The Institute for Supply Management (ISM) Manufacturing Index (PMI) came in at 54.2% in February, down 2.4 percentage points. However, comments from the panel still reflect solid growth.
The consensus forecast was 55.0. Forecasts ranged from a low of 53.0 to a high of 57.2. Of the 18 manufacturing industries, 16 reported growth in February.
“Comments from the panel reflect continued expanding business strength, supported by notable demand and output, although both were softer than the prior month,” Timothy R. Fiore, Chair of the ISM Manufacturing Business Survey Committee, said.
“Exports continue to expand, at slightly stronger rates compared to January,” Mr. Fiore added. “The manufacturing sector continues to expand, but inputs and prices indicate easing of supply chain constraints.”
The New Orders Index fell 2.7% to 55.5%, , while the Production Index registered fell 5..7% to 54.8%. The Employment Index came in at 52.3%, a a decline of 3.2%.
The Supplier Deliveries Index fell 1.3% to 54.9%, while the Inventories Index rose 0.6% to 53.4%. The Prices Index fell 0.2% to 49.4%, indicating lower raw materials prices for the second straight month after nearly three years of increases.
- “Strong domestics market. Slow export markets.” (Paper Products)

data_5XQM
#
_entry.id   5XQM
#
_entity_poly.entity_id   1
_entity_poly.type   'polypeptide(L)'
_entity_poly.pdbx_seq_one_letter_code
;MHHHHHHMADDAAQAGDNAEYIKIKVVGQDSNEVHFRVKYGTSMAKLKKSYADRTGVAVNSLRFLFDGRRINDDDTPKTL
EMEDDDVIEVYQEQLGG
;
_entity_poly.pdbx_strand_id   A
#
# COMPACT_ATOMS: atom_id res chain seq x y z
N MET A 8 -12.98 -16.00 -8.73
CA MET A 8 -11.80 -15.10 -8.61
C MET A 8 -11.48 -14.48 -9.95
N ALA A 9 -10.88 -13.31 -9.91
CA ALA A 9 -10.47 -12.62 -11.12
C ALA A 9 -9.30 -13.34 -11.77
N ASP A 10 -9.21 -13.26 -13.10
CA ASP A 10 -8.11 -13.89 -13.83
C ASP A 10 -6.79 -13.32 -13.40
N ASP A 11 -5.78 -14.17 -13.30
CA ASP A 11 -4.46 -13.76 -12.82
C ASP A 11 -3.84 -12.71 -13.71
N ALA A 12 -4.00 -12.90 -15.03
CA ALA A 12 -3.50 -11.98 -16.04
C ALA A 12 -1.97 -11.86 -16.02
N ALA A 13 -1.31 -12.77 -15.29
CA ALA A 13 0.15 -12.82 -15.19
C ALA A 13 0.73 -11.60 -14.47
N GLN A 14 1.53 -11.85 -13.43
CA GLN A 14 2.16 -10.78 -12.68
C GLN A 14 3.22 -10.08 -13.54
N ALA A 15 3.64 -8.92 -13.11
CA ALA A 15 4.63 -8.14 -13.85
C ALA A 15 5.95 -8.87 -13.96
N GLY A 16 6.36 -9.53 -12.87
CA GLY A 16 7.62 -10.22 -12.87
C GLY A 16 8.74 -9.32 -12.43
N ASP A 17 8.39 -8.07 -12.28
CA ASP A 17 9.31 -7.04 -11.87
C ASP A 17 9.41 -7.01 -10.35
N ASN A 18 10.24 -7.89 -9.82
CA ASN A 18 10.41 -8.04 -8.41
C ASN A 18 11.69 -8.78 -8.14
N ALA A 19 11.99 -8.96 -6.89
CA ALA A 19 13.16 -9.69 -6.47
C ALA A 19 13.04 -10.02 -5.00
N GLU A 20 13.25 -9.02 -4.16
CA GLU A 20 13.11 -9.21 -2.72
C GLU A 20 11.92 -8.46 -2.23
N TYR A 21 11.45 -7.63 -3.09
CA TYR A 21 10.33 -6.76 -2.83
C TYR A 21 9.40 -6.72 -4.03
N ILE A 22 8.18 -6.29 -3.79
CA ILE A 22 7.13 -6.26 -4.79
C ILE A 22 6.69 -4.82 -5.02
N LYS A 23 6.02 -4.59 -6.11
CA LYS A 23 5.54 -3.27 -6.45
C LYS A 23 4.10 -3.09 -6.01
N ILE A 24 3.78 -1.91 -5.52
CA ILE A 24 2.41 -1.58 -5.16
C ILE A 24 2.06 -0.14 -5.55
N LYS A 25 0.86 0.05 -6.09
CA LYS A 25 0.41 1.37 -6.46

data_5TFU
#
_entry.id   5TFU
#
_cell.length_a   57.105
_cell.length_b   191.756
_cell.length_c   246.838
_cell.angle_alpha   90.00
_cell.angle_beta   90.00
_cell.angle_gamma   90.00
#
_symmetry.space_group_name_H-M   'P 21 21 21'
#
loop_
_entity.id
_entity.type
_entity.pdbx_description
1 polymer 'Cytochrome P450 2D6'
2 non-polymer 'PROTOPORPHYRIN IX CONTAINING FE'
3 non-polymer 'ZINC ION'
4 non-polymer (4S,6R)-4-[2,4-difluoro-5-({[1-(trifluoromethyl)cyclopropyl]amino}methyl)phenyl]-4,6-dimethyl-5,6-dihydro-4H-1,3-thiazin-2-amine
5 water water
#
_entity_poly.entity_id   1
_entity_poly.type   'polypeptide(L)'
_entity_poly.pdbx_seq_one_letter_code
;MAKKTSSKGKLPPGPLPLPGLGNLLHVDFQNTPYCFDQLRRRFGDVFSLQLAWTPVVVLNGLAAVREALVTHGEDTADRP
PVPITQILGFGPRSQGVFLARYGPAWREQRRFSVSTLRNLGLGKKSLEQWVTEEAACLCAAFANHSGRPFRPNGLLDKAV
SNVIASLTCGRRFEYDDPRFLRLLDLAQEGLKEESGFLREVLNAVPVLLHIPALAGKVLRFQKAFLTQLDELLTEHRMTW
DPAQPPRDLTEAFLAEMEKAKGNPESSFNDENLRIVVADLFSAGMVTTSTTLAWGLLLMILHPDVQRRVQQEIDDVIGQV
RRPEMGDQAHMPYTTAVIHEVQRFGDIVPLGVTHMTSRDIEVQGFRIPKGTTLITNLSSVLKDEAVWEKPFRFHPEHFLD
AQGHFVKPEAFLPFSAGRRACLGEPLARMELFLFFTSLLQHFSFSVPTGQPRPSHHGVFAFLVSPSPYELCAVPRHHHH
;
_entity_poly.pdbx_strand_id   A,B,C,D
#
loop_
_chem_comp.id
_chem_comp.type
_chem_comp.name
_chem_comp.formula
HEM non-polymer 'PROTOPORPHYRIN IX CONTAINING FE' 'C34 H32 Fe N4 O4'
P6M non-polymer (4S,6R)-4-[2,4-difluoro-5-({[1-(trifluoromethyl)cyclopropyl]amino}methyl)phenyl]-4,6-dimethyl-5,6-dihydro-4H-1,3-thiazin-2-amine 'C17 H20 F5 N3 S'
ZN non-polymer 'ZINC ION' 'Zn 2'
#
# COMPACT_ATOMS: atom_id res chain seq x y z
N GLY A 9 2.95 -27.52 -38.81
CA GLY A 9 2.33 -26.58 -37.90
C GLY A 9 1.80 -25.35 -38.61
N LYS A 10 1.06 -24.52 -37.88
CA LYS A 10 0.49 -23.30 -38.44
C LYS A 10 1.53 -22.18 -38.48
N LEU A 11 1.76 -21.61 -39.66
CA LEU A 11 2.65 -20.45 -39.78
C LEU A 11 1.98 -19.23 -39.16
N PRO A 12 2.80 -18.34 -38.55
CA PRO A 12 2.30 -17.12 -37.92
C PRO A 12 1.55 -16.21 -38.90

- “Strong start to the year, though weather has been a challenge.” (Chemical Products)
- “Still fairly steady with production and services.” (Transportation Equipment)
- “Economy showing general strength, especially in manufacturing. Cost pressures and tariff challenges persist but are manageable. General outlook is for stability and potential improvement in the second half of 2019.” (Food, Beverage & Tobacco Products)
- “Orders remain strong. Supplier delivery continues to be challenged on some commodities.” (Machinery)
- “Aerospace engine-related business continues to be strong. Energy and general industry-related business is flat to down.” (Miscellaneous Manufacturing)
- “Business so far this year is meeting, but not exceeding, our forecast. We are concerned about indicators showing a slight recession for the second half of the calendar year.” (Fabricated Metal Products)
- “Uncertainty of steel prices due to Section 232 tariffs on imported steel and lack of resolution of the anti-dumping trade cases.” (Petroleum & Coal Products)
- “General business conditions started to slow at the end of January, continuing through February.” (Plastics and Rubber Products)